Charter School Effects on School Segregation

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Author(s): The Urban Institute

Published: July 24, 2019

Report Intro/Brief:
“In the first nationally comprehensive examination of charter school effects on school system segregation, we demonstrate that growth in charter school enrollment increases the segregation of black, Hispanic, and white students.

The effects, however, are modest because charter schools make up a small share of total enrollment and have different effects across different kinds of districts. Our analysis indicates that eliminating charter schools would reduce segregation by 5 percent in the average district.

Measuring Segregation
To measure charter school effects on segregation, we looked at enrollment data from 1998 to 2015. Rather than looking solely at each school’s demographics, we used a measure that considers the context in which schools are located, acknowledging that in a district that is 95 percent Hispanic, for example, we wouldn’t expect a school to be equal parts black, white, and Hispanic.

We also zoom in on local effects by looking at how segregation changed across grades within a system with different levels of charter school enrollment. For example, if DC had a large increase in ninth-grade charter school enrollment relative to other grades in a given year, we’d look at whether ninth-graders in DC became more segregated than students in other grades in DC in that year.

Key Findings

  • The finding that increasing charter school enrollment leads to small increases in segregation holds for cities and counties as well as school districts. The averages, however, mask considerable variation across districts, cities, and states.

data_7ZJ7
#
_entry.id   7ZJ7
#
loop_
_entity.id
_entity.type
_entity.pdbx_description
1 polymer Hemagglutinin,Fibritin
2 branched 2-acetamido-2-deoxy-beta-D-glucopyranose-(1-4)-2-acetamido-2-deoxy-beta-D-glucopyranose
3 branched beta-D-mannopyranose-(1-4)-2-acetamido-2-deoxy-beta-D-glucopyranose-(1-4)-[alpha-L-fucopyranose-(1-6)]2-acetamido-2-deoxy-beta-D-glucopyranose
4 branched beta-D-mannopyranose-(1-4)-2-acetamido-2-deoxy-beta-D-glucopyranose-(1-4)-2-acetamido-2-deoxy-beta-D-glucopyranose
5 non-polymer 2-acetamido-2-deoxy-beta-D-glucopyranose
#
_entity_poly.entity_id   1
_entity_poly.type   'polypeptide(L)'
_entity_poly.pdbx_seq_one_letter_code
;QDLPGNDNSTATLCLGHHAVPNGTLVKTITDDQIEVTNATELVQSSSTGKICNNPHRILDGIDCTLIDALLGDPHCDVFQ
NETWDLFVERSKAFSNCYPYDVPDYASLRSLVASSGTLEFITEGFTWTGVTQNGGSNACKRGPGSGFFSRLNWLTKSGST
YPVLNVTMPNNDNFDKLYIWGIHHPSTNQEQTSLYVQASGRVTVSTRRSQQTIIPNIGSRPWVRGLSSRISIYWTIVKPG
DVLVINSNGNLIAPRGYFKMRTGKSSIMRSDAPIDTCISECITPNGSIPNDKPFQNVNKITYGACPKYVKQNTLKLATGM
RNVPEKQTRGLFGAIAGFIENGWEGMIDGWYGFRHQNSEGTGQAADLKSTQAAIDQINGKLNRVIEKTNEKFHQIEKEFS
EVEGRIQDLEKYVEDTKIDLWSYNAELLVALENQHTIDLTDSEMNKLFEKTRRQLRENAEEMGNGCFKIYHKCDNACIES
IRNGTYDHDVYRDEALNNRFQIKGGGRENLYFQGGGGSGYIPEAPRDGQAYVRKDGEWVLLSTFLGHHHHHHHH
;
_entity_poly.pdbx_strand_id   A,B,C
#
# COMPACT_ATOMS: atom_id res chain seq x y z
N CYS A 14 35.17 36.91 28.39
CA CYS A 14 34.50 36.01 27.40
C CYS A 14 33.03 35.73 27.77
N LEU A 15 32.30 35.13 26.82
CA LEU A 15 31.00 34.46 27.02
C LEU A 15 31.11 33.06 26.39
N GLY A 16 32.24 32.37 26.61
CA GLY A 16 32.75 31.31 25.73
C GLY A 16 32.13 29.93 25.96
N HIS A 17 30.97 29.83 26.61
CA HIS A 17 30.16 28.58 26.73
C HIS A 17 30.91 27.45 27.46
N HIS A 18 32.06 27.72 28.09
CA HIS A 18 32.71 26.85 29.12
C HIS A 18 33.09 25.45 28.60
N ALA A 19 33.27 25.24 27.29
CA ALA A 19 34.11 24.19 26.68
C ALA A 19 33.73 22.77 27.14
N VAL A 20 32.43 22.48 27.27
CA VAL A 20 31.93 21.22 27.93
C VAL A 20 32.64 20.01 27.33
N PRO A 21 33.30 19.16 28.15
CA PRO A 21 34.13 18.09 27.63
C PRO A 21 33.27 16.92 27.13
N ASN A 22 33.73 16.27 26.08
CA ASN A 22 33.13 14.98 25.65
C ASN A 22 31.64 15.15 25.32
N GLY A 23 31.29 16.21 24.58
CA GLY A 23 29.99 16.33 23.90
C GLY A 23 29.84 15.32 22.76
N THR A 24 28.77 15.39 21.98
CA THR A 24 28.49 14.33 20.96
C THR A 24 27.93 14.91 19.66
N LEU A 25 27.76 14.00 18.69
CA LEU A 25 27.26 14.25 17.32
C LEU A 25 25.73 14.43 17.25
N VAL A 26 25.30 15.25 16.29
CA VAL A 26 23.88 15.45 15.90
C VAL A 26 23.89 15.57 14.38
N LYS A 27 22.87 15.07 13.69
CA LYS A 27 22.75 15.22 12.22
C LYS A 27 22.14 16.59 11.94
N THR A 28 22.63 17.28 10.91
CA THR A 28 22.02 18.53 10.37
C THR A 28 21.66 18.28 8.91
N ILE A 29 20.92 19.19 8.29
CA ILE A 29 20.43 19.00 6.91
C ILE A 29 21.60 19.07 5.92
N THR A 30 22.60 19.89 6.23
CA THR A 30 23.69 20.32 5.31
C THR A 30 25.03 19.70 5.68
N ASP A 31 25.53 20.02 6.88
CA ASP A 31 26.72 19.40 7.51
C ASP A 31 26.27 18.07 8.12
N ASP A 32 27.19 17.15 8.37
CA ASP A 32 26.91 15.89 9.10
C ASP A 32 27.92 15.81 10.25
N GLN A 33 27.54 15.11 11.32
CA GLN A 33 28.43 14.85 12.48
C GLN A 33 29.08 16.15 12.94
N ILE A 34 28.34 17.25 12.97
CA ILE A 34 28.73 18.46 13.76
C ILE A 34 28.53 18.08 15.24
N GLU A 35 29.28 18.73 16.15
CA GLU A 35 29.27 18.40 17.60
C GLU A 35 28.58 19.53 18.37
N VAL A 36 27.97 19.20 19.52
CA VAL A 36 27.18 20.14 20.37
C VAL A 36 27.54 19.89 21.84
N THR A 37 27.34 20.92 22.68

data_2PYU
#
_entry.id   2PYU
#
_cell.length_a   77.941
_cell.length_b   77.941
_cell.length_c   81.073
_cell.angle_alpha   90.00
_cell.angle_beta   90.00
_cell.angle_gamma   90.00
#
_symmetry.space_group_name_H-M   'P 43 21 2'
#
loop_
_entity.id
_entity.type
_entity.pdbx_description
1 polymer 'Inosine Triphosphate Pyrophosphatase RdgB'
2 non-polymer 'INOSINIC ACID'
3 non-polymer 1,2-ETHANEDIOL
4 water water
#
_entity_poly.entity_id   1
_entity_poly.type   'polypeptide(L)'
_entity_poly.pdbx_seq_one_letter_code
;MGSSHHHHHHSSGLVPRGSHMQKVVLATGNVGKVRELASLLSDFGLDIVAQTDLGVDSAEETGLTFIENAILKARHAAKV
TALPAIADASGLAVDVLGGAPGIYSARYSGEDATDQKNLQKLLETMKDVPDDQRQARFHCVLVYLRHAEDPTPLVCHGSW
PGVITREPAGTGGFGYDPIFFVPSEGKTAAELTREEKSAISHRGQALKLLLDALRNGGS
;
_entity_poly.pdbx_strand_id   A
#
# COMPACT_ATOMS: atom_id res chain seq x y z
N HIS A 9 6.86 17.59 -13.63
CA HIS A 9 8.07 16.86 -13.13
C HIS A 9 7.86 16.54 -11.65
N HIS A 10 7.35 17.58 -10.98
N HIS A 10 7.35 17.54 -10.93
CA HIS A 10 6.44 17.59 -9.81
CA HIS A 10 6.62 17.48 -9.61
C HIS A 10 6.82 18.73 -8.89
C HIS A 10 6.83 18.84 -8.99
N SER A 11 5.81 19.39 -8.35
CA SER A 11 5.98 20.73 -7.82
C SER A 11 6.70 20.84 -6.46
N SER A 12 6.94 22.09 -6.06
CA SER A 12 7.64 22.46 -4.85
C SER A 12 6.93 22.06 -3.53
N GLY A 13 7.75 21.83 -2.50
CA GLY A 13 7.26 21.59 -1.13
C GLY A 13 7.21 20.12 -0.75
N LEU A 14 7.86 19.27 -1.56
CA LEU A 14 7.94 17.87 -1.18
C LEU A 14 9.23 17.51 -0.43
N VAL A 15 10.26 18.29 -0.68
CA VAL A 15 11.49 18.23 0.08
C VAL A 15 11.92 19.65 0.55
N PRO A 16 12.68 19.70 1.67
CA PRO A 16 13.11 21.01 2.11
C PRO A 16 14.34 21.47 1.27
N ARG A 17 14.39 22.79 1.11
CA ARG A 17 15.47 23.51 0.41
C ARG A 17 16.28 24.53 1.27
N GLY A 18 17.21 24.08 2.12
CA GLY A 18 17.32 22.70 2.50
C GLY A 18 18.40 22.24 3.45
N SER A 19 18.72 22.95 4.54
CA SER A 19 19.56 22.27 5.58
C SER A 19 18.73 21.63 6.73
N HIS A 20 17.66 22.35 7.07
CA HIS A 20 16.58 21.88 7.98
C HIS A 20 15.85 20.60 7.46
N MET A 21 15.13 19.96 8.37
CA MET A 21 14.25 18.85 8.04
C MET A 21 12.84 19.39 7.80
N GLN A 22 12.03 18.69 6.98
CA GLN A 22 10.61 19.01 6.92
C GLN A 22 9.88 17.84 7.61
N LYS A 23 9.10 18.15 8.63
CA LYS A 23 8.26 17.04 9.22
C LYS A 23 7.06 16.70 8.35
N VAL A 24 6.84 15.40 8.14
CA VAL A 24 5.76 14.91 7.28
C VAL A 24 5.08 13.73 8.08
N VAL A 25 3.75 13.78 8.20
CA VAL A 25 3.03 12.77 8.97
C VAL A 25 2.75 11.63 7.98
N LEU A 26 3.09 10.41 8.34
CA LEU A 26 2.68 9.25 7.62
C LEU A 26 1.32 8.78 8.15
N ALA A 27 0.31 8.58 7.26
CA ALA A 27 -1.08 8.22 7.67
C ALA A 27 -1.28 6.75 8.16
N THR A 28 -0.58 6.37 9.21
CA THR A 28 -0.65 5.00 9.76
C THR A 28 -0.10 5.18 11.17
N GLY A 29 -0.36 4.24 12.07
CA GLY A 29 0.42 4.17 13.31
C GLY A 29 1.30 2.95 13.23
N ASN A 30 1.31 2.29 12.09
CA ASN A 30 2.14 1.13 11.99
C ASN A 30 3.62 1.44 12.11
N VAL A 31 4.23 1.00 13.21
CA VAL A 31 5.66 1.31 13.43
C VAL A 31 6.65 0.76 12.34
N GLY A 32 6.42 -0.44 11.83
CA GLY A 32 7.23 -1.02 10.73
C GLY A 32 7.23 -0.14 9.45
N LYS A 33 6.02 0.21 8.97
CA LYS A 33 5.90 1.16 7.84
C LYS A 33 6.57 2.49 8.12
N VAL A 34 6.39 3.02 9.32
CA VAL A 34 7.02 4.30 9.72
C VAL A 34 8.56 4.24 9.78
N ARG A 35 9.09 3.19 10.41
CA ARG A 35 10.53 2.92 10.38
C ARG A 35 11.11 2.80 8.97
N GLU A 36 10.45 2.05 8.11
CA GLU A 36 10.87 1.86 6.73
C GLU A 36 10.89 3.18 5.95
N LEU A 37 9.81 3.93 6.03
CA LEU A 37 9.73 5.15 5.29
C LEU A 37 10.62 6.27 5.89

• The segregative effects of charter schools are greater in urban districts with high shares of black and Hispanic students and in suburban districts with low black and Hispanic representation.
  • Charter schools have no discernible impact on the segregation of metropolitan areas. This is because the increase in segregation within districts in metropolitan areas is offset by greater integration between districts within the same metropolitan area. Essentially, districts within a metropolitan area become more diverse, but the schools within those districts don’t become more integrated.

Measuring integration matters because evidence shows that diversity has positive political and sociological benefits and affects dropout and graduation rates, exam scores, and college enrollment not only for black and Hispanic students but also for white students in some cases. Additionally, integration improves outcomes by ensuring educational resources are more equitably available to all students and by increasing the total pool of resources.

Charter school leaders and policymakers could consider policies like centralizing school choice into common enrollment systems or diverse-by-design charter schools to mitigate the segregative impacts of charter schools.

It is also important to remember, however, that many charter schools were founded and tailored to serve students from vulnerable backgrounds, and many have improved student outcomes. Segregation that takes place in a school choice environment is fundamentally different from the forced segregation common in the pre–Brown v. Board of Education era and should not be interpreted with the same lens. More research is needed to understand the effects of choice-driven segregation on student outcomes.”

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